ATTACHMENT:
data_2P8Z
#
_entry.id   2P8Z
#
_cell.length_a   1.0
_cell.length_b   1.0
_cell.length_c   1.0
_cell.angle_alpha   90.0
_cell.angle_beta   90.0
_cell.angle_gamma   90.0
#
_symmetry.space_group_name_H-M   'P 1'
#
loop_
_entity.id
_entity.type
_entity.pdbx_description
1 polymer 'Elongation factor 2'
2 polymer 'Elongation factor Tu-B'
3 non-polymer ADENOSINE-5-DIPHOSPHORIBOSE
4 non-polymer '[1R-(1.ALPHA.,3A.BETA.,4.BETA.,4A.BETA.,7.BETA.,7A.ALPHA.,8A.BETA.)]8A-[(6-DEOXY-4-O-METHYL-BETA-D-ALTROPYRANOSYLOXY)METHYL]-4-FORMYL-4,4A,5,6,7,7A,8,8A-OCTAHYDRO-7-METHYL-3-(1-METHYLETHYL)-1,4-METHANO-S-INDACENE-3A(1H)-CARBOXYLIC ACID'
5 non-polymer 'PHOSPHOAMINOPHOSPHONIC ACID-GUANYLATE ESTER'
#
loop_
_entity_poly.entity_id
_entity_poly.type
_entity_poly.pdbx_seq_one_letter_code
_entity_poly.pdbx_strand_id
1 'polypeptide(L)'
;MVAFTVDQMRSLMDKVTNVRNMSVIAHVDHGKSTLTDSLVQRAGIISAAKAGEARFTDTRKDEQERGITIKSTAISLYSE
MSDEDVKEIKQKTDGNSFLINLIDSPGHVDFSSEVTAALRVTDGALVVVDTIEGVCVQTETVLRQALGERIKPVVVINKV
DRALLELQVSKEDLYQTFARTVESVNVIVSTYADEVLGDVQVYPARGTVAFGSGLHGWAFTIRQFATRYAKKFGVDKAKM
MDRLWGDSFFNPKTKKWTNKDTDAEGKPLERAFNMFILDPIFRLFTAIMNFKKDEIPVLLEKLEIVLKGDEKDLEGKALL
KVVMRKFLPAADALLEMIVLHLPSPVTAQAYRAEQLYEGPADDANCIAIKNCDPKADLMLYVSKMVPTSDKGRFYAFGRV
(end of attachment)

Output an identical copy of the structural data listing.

data_2P8Z
#
_entry.id   2P8Z
#
_cell.length_a   1.0
_cell.length_b   1.0
_cell.length_c   1.0
_cell.angle_alpha   90.0
_cell.angle_beta   90.0
_cell.angle_gamma   90.0
#
_symmetry.space_group_name_H-M   'P 1'
#
loop_
_entity.id
_entity.type
_entity.pdbx_description
1 polymer 'Elongation factor 2'
2 polymer 'Elongation factor Tu-B'
3 non-polymer ADENOSINE-5-DIPHOSPHORIBOSE
4 non-polymer '[1R-(1.ALPHA.,3A.BETA.,4.BETA.,4A.BETA.,7.BETA.,7A.ALPHA.,8A.BETA.)]8A-[(6-DEOXY-4-O-METHYL-BETA-D-ALTROPYRANOSYLOXY)METHYL]-4-FORMYL-4,4A,5,6,7,7A,8,8A-OCTAHYDRO-7-METHYL-3-(1-METHYLETHYL)-1,4-METHANO-S-INDACENE-3A(1H)-CARBOXYLIC ACID'
5 non-polymer 'PHOSPHOAMINOPHOSPHONIC ACID-GUANYLATE ESTER'
#
loop_
_entity_poly.entity_id
_entity_poly.type
_entity_poly.pdbx_seq_one_letter_code
_entity_poly.pdbx_strand_id
1 'polypeptide(L)'
;MVAFTVDQMRSLMDKVTNVRNMSVIAHVDHGKSTLTDSLVQRAGIISAAKAGEARFTDTRKDEQERGITIKSTAISLYSE
MSDEDVKEIKQKTDGNSFLINLIDSPGHVDFSSEVTAALRVTDGALVVVDTIEGVCVQTETVLRQALGERIKPVVVINKV
DRALLELQVSKEDLYQTFARTVESVNVIVSTYADEVLGDVQVYPARGTVAFGSGLHGWAFTIRQFATRYAKKFGVDKAKM
MDRLWGDSFFNPKTKKWTNKDTDAEGKPLERAFNMFILDPIFRLFTAIMNFKKDEIPVLLEKLEIVLKGDEKDLEGKALL
KVVMRKFLPAADALLEMIVLHLPSPVTAQAYRAEQLYEGPADDANCIAIKNCDPKADLMLYVSKMVPTSDKGRFYAFGRV